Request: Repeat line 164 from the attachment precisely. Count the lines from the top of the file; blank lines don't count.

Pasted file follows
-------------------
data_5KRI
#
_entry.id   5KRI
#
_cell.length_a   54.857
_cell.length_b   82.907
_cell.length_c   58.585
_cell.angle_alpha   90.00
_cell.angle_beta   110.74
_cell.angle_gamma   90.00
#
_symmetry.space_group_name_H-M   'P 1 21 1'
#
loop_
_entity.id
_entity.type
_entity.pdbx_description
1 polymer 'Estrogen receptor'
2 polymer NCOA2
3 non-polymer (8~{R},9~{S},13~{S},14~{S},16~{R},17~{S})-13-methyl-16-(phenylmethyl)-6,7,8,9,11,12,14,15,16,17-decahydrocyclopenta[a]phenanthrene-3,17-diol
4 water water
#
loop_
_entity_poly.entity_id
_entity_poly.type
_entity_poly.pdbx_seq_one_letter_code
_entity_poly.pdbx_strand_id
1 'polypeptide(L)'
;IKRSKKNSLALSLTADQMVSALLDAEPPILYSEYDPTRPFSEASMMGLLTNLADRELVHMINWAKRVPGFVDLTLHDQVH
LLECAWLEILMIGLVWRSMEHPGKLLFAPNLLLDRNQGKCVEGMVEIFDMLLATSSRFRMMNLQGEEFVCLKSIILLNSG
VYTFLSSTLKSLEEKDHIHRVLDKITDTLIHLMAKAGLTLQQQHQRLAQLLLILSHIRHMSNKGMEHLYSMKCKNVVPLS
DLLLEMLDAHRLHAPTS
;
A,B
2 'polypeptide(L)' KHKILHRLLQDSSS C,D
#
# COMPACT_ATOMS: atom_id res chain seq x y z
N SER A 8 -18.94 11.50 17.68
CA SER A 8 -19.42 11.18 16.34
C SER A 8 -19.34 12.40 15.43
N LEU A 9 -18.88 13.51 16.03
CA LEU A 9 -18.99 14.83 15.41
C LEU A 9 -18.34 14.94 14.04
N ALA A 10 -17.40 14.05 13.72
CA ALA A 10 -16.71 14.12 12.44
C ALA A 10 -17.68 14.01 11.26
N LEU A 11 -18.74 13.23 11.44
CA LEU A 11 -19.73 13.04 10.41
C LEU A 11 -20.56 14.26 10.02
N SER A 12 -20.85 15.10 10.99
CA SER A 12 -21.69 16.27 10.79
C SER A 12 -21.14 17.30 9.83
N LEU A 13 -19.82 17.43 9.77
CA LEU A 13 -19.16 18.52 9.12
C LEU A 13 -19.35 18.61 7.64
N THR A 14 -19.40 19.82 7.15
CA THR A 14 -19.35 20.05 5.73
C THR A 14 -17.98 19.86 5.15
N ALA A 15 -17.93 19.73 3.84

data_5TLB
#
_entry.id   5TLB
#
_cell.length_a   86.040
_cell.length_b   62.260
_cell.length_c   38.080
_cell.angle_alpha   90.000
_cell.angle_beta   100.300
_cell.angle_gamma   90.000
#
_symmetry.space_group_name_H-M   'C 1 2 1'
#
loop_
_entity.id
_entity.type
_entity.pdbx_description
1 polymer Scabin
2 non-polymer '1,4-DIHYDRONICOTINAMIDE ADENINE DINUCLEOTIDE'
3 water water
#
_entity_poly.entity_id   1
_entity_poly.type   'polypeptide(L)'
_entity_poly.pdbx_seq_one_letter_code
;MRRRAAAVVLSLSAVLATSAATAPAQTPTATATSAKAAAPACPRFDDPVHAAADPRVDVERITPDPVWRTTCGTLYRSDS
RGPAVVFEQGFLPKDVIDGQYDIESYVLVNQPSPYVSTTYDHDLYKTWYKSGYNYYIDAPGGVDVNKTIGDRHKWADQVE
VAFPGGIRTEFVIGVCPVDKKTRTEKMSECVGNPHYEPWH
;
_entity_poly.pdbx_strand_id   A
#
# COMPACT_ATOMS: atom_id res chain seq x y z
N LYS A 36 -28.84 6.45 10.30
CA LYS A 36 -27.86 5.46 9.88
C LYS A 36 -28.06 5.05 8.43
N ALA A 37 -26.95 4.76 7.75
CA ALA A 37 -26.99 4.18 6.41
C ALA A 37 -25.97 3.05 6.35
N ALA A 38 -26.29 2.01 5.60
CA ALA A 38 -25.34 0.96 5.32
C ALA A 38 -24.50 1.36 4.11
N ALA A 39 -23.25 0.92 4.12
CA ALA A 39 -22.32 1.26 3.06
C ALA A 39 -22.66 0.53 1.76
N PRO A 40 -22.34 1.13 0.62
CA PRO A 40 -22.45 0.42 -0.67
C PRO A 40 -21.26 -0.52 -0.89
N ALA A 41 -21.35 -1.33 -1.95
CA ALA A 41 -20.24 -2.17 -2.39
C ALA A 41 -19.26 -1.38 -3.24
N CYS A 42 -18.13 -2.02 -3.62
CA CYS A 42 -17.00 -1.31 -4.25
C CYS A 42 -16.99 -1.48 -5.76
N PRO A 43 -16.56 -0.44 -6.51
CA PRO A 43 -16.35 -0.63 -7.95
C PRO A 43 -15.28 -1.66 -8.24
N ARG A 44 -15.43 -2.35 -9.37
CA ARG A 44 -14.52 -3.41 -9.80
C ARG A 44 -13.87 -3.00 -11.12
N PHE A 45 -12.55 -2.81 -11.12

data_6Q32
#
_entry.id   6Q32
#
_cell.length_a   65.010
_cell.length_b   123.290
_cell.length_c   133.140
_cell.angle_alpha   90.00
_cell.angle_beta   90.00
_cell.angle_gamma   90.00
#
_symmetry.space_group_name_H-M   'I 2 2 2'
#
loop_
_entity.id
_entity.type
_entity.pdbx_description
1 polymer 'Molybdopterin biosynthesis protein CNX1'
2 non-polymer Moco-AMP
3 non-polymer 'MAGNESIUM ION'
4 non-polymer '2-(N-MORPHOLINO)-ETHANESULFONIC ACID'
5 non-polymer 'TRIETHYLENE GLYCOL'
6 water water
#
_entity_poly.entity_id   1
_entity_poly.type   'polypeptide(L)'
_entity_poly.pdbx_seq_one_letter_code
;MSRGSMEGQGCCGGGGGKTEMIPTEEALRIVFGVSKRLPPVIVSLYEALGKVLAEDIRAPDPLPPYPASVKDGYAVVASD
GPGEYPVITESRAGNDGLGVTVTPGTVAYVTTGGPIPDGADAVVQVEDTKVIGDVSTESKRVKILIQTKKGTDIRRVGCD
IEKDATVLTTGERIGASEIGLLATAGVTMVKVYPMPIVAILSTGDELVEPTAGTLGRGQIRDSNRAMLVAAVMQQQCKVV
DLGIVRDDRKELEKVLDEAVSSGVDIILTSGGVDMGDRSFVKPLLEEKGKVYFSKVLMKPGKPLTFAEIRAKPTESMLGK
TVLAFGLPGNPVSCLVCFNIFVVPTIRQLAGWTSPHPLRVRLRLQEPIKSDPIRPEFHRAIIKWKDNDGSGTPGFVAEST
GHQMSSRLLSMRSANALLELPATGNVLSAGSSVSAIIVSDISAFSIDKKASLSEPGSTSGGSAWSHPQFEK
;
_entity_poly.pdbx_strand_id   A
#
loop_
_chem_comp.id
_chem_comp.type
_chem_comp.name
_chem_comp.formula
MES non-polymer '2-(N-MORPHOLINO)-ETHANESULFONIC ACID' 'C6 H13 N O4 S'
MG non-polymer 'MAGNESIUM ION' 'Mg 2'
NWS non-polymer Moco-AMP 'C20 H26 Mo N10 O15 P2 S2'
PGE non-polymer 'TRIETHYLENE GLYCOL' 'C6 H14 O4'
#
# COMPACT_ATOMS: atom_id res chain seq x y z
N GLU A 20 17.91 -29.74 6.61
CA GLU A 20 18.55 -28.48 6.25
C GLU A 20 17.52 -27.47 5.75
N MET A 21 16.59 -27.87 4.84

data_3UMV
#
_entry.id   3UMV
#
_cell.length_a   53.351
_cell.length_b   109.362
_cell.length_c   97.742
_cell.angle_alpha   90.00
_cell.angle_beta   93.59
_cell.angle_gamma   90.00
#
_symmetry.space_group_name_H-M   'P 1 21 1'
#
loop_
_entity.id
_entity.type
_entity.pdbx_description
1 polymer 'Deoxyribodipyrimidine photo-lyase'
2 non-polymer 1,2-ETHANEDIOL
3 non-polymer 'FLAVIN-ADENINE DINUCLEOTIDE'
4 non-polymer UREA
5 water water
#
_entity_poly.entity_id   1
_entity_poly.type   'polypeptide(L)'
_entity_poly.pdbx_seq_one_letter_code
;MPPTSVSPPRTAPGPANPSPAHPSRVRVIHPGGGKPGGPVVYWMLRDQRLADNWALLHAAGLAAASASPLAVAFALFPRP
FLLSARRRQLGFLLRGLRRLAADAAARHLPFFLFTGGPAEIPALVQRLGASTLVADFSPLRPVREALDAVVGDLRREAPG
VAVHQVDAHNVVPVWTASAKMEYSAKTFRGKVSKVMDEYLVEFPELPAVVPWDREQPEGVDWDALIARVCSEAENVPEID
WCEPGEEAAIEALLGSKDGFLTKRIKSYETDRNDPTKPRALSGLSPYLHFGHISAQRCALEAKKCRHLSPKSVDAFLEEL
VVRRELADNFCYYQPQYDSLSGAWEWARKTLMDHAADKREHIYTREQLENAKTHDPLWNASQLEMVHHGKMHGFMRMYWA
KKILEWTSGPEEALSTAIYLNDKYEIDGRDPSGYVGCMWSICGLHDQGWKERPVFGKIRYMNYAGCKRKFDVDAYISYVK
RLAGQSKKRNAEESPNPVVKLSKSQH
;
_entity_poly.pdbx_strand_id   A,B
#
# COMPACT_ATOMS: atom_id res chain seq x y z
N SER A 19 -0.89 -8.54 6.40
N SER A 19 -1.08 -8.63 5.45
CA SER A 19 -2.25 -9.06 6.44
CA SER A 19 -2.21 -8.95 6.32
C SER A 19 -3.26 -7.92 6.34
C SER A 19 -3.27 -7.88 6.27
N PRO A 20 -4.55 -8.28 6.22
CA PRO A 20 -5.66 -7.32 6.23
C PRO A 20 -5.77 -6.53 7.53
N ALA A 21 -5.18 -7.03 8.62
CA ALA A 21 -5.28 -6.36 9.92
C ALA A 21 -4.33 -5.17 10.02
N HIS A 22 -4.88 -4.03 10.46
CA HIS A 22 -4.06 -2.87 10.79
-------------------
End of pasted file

#